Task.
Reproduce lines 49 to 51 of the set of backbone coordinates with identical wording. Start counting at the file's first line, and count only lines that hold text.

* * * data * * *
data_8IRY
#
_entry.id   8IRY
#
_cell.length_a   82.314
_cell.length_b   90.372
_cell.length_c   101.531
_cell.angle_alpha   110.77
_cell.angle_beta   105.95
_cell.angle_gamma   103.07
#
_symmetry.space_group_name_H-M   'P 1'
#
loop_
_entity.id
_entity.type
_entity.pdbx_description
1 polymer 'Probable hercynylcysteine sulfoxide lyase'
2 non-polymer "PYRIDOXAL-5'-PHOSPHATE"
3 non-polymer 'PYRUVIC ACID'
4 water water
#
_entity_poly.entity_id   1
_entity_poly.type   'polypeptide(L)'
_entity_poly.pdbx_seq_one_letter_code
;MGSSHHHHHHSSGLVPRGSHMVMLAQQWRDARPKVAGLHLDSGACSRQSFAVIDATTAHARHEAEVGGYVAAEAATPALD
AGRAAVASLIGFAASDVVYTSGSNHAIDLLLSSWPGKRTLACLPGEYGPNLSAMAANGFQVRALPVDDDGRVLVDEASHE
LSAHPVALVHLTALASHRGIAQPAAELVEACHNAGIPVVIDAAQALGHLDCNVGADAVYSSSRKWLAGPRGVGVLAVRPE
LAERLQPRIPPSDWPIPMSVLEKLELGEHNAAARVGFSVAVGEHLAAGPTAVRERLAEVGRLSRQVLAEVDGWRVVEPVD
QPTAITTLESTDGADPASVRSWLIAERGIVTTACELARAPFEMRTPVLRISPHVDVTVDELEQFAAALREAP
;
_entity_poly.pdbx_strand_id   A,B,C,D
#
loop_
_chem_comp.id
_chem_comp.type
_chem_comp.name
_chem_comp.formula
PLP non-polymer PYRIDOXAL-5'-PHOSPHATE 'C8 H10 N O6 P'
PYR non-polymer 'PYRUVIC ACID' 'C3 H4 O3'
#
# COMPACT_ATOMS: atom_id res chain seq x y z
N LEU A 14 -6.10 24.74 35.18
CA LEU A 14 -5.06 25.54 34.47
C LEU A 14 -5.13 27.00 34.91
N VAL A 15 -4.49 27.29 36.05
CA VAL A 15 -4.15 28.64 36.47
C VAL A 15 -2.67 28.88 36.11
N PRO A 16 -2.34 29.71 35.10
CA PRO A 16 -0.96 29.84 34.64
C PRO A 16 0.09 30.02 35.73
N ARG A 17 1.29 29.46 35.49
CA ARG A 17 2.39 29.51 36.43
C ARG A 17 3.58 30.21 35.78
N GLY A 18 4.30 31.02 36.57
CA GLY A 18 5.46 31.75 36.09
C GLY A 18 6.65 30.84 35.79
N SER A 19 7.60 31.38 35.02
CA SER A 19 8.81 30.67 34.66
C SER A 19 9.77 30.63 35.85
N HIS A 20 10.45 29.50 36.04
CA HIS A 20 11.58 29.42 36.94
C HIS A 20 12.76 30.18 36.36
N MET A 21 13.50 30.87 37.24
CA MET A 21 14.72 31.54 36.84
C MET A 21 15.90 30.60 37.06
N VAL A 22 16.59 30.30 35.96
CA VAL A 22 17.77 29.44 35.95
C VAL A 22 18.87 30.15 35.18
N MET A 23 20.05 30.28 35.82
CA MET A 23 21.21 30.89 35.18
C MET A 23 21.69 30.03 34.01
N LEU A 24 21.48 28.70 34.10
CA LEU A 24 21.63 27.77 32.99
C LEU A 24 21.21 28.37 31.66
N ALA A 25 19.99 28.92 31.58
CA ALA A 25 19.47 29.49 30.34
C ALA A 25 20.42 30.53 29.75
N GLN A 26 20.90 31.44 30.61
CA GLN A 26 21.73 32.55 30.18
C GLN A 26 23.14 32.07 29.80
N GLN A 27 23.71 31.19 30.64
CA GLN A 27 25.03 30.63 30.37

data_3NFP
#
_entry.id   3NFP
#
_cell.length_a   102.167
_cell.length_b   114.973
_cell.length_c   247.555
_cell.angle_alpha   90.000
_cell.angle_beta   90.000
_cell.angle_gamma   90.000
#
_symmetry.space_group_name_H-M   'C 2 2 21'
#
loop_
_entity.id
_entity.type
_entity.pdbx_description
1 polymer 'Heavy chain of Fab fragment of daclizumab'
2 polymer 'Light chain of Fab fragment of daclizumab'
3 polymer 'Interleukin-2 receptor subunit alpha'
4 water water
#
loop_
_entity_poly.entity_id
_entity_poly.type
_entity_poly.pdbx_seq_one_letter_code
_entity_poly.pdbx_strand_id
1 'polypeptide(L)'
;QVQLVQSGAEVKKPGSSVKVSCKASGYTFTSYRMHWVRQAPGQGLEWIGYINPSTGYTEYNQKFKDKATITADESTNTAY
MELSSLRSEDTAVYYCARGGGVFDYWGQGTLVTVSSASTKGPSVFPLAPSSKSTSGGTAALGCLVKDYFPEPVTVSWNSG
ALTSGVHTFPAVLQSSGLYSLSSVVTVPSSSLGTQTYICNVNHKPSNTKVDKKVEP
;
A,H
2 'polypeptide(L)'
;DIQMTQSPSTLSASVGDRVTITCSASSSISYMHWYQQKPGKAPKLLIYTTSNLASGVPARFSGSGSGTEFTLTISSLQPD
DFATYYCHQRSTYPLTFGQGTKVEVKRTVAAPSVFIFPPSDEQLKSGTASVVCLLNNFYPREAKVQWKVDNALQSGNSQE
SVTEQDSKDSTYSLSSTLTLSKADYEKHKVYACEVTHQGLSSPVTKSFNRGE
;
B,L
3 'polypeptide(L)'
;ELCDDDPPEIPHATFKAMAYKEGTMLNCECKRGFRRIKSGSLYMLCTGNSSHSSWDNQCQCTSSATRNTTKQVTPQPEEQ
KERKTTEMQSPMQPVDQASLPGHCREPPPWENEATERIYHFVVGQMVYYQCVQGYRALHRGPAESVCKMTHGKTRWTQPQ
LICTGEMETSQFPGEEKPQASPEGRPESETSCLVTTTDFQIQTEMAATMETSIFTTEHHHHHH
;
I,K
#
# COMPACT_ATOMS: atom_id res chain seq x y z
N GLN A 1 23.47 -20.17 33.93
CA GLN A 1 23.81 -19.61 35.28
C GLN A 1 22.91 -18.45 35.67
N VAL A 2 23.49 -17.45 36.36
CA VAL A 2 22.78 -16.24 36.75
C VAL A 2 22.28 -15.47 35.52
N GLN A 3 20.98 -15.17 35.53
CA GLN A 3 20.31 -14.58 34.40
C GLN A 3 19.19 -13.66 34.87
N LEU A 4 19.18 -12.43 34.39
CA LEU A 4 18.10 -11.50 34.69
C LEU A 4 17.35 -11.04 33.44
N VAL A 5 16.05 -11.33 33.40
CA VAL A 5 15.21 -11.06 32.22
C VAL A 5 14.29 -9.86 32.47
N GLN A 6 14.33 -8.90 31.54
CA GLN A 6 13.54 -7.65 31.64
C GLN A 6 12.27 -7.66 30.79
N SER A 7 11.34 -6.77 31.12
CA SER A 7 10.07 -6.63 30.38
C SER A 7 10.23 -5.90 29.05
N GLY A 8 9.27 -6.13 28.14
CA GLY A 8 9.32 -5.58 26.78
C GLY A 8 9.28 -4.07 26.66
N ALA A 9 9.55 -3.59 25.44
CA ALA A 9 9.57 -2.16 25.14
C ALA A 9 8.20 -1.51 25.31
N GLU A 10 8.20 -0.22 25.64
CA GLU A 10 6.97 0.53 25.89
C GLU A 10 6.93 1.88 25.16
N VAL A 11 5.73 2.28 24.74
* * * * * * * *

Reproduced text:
N PRO A 16 -2.34 29.71 35.10
CA PRO A 16 -0.96 29.84 34.64
C PRO A 16 0.09 30.02 35.73